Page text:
With nothing left to lose, Mother takes matters into her own hands. She has found Man’s lighter and sets off a fury that completely transforms the situation. All has changed. Him and Mother have one last exchange, but Him still needs more.

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Him carries Mother home

“…Nothing is ever enough. I couldn’t create if it was… I need one last thing.”


rosemarysbabyposter

Mr. Aronofsky was inspired by his work with The Sierra Club and concerns about climate change. Humans are destroying mother earth. There are obvious Biblical references that are woven into the complex message. Or perhaps it’s a strong commentary on society today.

One of the promotion posters used by mother! was obviously modeled after the ionic image Roman Polanski chose for his breakthrough film Rosemary’s Baby. Both stories center around a pregnant wife, an artistic husband struggling to find his way and religious beliefs that humans twist into a cult. Controversy surrounded each picture.

About halfway through mother! I recalled Luis Buñel’s brilliant, surreal masterpiece, The Exterminating Angel. In the film, a group of high-society friends are invited to a mansion for dinner and find themselves inexplicably unable to leave. Power and helplessness are enduring themes.

William Peter Blatty’s novel The Exorcist was made into the movie event of 1973 by William Friedkin. Audience reactions to it visceral. Again, religious motifs. But The Exorcist was a bestseller and the story widely known well ahead of the film’s release. mother! had no such pre-launch.

Stanley Kubrick’s Dr. Strangelove or: How I Learned to Stop Worrying and Love the Bomb  is packed with symbolism. Base commander and Brigadier General Jack Ripper’s gone mad. His word game; “purity of essence, peace on earth,” and the mythical CRM 114 Discriminator are carefully planted elements that weave the fabric of the film at the edges and slowly tighten it around the story.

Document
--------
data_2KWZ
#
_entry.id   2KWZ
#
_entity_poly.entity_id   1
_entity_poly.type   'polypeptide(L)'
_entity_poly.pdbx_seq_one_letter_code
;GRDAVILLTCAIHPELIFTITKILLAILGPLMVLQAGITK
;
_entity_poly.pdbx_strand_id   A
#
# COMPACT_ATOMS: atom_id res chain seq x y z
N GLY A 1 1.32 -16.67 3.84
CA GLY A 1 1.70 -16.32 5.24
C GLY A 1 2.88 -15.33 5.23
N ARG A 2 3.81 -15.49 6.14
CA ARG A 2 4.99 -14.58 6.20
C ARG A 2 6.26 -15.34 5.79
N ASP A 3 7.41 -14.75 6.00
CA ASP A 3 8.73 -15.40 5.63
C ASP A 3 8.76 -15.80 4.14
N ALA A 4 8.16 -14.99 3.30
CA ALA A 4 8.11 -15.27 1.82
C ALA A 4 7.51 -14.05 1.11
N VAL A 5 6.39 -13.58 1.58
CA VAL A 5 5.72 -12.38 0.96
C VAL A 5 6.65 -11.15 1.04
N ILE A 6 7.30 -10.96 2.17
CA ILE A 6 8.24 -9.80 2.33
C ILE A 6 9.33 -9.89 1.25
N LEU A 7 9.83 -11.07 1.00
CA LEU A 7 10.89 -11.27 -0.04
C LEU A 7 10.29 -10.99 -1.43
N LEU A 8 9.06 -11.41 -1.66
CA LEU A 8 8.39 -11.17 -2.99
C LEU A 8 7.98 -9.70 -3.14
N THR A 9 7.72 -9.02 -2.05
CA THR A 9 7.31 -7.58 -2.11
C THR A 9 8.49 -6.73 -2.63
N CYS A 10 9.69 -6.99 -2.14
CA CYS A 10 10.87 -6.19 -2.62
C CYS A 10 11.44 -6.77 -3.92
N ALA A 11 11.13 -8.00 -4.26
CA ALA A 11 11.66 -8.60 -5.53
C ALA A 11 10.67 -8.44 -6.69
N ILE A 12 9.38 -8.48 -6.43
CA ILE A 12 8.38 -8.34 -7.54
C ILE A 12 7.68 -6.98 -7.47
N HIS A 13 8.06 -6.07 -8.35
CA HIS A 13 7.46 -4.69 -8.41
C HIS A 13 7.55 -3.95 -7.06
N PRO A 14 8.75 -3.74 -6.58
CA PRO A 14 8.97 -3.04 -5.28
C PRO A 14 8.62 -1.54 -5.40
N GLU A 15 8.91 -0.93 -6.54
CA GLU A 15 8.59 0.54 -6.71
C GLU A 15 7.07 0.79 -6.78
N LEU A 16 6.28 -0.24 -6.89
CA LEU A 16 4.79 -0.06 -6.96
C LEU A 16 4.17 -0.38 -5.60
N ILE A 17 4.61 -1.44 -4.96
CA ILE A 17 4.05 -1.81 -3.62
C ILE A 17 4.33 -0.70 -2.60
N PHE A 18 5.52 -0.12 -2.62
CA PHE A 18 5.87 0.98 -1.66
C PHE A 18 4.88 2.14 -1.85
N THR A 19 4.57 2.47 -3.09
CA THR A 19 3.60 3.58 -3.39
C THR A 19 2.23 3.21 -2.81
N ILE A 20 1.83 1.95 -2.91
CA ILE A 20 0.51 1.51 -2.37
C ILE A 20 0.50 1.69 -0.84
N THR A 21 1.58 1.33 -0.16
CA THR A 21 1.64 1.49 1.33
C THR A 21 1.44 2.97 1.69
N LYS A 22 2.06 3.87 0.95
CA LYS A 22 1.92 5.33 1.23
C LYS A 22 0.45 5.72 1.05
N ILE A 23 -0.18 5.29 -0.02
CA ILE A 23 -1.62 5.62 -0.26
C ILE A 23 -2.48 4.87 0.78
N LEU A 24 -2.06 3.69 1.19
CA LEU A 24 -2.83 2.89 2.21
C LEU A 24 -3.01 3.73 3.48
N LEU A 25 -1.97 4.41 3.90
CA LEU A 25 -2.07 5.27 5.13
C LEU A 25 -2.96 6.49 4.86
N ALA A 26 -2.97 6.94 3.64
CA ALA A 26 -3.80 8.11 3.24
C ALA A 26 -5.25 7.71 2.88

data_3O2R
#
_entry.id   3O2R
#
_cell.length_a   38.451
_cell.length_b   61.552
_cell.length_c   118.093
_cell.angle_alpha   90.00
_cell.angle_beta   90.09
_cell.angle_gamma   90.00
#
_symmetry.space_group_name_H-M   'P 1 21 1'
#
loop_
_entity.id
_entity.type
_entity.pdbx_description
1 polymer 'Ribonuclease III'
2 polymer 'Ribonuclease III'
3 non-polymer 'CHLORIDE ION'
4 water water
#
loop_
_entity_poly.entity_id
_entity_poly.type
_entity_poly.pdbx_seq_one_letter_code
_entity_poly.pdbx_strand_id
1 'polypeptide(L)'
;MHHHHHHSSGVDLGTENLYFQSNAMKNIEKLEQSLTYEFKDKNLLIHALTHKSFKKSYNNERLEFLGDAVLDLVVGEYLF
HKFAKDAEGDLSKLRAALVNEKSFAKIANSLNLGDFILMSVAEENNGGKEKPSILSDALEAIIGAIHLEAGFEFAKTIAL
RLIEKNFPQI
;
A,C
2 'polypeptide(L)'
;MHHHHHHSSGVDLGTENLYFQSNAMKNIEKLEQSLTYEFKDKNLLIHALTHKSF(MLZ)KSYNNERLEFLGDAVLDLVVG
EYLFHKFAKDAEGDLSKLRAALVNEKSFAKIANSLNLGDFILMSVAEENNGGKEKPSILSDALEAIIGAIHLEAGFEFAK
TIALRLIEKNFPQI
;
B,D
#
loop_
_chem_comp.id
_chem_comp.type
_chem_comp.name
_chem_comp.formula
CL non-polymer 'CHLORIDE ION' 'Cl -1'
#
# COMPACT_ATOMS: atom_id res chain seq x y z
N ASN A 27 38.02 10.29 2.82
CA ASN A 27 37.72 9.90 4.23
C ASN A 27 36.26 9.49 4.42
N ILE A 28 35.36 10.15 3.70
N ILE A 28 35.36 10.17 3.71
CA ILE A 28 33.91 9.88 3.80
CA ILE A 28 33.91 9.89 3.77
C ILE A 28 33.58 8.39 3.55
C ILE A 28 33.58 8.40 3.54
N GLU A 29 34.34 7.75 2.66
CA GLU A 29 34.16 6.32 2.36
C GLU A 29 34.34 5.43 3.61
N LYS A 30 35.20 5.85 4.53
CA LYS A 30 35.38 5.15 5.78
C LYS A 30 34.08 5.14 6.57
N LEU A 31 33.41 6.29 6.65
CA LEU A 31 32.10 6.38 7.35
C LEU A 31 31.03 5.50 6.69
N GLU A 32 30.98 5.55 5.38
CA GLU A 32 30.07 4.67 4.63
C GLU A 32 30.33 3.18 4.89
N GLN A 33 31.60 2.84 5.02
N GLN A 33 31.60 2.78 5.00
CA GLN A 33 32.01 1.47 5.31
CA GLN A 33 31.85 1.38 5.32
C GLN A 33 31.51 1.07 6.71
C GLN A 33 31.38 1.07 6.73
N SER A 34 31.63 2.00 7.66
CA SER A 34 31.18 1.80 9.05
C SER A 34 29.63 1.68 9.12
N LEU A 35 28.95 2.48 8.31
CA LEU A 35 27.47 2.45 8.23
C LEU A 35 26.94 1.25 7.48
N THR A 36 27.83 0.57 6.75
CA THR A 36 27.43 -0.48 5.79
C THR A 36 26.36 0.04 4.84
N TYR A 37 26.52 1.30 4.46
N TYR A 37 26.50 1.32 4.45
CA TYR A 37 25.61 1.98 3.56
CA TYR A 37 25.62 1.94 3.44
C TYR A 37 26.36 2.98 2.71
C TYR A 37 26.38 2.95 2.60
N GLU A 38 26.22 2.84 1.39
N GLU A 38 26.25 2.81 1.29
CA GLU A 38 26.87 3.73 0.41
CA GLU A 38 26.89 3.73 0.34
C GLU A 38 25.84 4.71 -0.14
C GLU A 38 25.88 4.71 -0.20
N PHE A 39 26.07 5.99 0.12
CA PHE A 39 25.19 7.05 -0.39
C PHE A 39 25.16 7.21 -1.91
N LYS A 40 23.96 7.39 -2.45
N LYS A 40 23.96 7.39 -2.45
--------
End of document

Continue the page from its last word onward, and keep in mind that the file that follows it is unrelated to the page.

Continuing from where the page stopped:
mother! with all it’s careful production and staging is wonderfully balanced between a film and a play. The stage, an amazing eight-sided, three floor mansion is the perfect venue for this story. There are no dead ends in the house, just more passageways to mystery.

Jennifer Lawrence delivers a fantastic performance as Mother. It was obviously a challenge physically, but mentally this must have pushed her into a new space.

Javier Bardem is essentially a chameleon, delivering new versions of himself in each outing.

The eye-popping film is due largely to Cinematographer Matthew Libatique’s (Requiem for a Dream, Black Swan, Pi) 16mm handheld photography. His camera constantly whips through the house and encircles the characters. Three basic shots are all that are used to tell the story. His camera is a personal diary of the story.

The sound design is truly astounding. The endless tight shots are paired with sounds and dialogue coming at you from all angles, giving the experience more depth. Andrew Weisblum’s editing (Black Swan, The Wrestler), which took 53 weeks, really is a miracle given the framing limitations and complexity of the shot list.

Although it is difficult to give this a whole-hearted recommendation. If you are a serious film-goer and appreciate high-level craftwork then this is a must see. mother! is a rare find these days.

Images courtesy of Paramount Pictures and Protozoa Pictures. Thank you.

 

“California Typewriter” QWERTY Shines in Important Documentary – Review

This post has been updated: Since writing about this film. I purchased two typewriters. A 1954 Smith Corona Silent and a 1958 Olympia SM-3. The Olympia is a work of art.

Olympia Gray